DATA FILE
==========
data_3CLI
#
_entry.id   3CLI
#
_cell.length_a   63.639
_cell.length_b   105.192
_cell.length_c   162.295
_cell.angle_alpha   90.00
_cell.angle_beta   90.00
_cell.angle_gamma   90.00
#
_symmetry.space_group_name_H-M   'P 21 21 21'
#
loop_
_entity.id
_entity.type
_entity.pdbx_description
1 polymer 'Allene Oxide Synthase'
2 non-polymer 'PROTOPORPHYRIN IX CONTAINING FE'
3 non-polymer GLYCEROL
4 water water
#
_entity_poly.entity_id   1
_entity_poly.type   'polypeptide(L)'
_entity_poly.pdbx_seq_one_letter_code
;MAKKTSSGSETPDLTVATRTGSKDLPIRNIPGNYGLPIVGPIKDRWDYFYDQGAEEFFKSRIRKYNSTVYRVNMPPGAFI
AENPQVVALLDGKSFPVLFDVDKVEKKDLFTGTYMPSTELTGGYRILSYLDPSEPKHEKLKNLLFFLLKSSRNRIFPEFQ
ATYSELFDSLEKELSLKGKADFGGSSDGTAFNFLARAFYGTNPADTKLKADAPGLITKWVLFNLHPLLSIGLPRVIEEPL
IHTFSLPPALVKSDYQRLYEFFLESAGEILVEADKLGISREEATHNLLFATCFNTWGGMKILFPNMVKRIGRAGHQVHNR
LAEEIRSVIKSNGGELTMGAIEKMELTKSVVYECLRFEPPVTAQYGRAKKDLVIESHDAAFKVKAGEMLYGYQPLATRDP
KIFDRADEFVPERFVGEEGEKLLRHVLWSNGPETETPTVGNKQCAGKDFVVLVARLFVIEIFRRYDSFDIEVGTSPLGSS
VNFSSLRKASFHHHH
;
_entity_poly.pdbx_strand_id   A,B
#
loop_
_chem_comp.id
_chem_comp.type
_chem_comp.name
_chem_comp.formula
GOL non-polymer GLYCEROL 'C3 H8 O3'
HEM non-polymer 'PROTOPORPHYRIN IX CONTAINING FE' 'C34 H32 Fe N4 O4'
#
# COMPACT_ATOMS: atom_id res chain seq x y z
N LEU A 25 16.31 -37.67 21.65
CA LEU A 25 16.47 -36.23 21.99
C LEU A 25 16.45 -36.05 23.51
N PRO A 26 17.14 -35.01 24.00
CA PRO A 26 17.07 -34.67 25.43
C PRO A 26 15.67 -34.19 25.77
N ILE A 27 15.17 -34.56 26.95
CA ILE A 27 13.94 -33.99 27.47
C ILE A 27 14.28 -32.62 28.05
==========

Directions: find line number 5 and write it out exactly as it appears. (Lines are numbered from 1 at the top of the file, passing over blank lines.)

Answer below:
_cell.length_a   63.639